Vienna exhibitions. Facing Modernity: the portrait in Vienna 1900. 9TH October 2013-12TH January 2014. Art review by Maite Rodriguez.
Its astonishing how Vienna does it, time after time it produces exquisite exhibitions focusing on the effortless art that flared up around the turn of the 20th century. The exhibition portrays the Biedermeier period, a time before World War I with classic scenes and high-class aristocracy, and ends with the tormented portraits Schiele, such as anxiety and alienation from one society to explode.
Located in the UK and curated by Dr. Gemma Blackshaw, it is the first major show devoted to the portrait in Vienna. The exhibition focuses on social change at a period when the Empire, in particular the capital, Vienna enjoyed considerable religious freedom and strong economic growth linked to liberal and democratic reforms. Vienna’s middle-classes were made up of numerous ethnic and religious groups including a large group of wealthy Jewish families and organisations. When the Empire was dissolved in 1918 society had undergone many changes with Jewish families and organisations suffering particularly badly: an increase in the number of conservative, nationalist and anti-Semitic mass movements forced many Jewish families to leave the city.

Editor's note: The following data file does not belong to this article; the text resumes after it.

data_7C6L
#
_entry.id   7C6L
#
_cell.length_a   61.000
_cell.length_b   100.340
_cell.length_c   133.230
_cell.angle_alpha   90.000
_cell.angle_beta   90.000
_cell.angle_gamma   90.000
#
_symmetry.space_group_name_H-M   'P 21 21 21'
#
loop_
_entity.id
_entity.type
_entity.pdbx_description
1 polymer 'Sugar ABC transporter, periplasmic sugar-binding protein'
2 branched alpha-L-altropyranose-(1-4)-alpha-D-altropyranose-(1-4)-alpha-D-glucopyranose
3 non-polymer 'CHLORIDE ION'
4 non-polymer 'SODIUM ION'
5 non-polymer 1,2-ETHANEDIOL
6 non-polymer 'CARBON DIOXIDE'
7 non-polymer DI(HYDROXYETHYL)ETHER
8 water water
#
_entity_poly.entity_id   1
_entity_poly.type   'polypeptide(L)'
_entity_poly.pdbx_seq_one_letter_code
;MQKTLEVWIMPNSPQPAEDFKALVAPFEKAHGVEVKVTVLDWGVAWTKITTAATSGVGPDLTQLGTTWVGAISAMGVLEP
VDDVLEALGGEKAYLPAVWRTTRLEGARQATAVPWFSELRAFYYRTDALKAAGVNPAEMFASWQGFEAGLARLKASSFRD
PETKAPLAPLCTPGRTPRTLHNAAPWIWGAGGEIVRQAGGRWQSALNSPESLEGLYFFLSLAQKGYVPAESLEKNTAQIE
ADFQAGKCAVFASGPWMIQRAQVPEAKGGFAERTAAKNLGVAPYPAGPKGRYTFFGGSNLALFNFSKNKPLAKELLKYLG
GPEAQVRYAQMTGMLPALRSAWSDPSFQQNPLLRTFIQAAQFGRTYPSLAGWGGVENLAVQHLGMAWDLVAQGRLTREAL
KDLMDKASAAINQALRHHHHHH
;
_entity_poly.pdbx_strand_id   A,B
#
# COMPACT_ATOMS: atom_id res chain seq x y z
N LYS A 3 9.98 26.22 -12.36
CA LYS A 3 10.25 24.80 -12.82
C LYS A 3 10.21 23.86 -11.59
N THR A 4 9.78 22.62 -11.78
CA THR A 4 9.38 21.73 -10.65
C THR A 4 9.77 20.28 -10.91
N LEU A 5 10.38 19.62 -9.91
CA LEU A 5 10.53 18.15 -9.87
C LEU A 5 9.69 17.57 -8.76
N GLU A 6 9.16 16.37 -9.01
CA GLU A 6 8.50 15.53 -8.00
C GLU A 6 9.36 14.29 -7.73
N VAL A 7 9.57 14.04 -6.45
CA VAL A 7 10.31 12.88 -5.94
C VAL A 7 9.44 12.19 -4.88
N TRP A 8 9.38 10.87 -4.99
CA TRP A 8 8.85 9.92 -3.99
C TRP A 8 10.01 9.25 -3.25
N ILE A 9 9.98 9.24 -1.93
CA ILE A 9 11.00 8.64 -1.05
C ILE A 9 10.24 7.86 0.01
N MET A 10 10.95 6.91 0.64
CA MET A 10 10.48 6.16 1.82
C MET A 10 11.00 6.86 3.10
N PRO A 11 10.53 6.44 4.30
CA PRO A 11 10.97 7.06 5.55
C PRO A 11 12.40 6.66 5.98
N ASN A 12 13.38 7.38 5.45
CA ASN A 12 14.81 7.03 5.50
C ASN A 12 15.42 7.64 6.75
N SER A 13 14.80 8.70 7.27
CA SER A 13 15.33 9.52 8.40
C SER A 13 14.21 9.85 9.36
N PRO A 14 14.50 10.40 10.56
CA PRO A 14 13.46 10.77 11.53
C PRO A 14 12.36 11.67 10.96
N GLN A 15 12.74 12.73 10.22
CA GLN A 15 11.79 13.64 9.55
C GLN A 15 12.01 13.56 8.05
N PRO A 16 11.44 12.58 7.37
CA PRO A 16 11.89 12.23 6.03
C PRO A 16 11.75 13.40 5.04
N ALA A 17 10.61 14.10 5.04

Organized by the National Gallery, it is unique as it unites in one place the musicians Gustav Mahler and Arnold Schoenberg , architects Adolf Loos and Otto Wagner , painters Gustav Klimt and Egon Schiele. Portraits were not only a status symbol; they were also the way Vienna’s middle-class’s asserted their position. Viennese artists focused mainly on portraits because that’s what their wealthy customers demanded. A fantastic exhibition, jam packed with the best known artists of its time.
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